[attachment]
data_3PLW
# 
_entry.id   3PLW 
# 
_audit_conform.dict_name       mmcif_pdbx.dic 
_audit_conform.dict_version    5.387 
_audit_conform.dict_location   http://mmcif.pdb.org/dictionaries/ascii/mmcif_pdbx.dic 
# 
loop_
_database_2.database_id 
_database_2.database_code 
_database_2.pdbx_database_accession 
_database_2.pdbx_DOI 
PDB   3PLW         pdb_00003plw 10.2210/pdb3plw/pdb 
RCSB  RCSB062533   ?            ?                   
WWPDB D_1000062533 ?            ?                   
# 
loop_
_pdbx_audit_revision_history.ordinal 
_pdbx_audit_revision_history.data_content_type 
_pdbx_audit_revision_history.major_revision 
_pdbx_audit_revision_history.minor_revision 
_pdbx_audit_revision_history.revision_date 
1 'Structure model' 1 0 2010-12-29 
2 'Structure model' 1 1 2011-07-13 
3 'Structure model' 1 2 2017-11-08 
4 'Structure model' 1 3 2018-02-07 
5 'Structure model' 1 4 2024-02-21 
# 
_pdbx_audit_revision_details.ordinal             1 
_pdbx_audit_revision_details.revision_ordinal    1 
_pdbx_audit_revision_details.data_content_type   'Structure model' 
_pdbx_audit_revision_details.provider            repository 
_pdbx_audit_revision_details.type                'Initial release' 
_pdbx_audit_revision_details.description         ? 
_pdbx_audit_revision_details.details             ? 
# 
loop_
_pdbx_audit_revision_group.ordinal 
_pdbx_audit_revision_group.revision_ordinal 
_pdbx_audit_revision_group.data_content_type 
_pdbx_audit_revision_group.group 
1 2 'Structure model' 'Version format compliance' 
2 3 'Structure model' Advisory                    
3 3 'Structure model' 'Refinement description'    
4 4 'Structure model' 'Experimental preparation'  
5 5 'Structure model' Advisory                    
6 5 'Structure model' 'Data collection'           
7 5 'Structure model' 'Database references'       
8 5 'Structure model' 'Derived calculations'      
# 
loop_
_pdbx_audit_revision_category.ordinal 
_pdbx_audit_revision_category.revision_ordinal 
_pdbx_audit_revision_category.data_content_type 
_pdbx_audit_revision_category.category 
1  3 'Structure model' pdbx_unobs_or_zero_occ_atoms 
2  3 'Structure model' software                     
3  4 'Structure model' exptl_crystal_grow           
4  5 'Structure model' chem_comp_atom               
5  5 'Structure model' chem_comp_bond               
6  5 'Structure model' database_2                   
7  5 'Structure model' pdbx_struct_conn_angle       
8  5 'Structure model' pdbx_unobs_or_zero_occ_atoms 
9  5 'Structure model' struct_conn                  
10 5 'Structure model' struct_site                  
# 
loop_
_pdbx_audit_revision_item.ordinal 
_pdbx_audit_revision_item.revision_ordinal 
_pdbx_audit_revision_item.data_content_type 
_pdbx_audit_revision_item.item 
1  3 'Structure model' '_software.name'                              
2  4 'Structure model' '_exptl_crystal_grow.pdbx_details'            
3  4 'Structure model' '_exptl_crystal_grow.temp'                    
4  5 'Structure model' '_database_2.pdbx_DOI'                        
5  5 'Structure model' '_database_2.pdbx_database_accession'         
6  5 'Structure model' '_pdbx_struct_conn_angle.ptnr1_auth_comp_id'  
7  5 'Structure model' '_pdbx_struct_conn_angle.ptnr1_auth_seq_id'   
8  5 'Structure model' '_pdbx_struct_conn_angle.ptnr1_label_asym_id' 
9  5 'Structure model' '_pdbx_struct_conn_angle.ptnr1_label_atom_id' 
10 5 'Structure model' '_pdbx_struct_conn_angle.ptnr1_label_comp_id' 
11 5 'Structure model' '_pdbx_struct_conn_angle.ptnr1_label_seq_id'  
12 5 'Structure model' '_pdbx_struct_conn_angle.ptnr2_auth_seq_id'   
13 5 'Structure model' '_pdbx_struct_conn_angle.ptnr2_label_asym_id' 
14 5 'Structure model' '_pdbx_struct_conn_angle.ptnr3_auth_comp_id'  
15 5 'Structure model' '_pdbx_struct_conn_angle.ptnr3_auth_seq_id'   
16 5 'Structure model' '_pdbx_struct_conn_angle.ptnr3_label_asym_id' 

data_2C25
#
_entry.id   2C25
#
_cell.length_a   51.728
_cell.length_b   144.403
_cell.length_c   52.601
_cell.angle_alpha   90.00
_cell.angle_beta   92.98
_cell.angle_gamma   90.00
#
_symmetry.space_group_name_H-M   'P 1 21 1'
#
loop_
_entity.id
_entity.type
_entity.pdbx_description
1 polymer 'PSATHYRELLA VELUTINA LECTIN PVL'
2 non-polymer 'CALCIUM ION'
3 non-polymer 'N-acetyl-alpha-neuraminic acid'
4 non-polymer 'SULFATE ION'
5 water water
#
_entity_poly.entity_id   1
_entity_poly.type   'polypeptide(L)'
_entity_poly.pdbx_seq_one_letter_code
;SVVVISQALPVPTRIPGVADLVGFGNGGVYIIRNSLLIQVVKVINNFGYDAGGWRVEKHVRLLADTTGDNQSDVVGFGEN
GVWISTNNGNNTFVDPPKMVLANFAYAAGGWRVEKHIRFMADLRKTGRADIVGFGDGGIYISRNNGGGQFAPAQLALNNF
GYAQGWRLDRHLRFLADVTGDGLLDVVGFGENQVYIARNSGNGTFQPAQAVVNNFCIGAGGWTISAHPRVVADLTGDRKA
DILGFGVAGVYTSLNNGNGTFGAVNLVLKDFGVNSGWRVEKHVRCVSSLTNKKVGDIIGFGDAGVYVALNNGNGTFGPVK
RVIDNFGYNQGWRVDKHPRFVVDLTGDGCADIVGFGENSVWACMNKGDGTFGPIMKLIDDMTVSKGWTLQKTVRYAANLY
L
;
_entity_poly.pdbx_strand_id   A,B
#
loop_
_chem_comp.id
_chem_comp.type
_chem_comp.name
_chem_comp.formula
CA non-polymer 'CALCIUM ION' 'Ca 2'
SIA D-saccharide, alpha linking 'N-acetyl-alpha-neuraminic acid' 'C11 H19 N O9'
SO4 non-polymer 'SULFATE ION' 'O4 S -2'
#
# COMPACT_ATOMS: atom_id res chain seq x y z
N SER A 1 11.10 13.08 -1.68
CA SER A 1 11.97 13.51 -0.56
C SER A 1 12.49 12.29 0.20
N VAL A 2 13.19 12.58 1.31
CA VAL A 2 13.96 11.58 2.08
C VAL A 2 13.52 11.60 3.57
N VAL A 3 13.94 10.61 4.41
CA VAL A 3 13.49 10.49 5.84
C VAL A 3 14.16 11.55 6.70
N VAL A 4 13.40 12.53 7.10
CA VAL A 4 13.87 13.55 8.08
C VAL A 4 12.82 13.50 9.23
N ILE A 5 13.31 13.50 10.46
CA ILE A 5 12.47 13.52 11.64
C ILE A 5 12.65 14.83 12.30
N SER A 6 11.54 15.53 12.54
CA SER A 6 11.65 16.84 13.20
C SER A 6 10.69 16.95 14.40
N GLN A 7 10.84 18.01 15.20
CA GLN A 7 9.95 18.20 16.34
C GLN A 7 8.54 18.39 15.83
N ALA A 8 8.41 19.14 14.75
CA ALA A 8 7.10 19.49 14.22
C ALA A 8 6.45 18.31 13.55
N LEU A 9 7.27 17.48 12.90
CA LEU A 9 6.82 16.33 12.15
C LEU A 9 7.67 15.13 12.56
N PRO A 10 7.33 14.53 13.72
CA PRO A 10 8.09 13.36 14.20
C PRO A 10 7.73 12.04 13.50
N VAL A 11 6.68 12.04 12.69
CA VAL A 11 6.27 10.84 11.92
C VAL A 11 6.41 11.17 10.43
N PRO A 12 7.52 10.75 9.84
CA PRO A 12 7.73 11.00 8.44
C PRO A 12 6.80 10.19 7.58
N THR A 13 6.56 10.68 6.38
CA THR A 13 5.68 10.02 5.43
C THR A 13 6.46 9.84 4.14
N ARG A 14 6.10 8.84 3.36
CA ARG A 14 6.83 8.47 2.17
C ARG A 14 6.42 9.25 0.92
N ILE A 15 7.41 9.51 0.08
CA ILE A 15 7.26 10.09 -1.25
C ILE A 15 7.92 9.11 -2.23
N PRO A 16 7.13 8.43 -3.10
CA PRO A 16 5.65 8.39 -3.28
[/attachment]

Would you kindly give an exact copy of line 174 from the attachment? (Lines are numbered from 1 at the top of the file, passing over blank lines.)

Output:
CA ARG A 14 6.83 8.47 2.17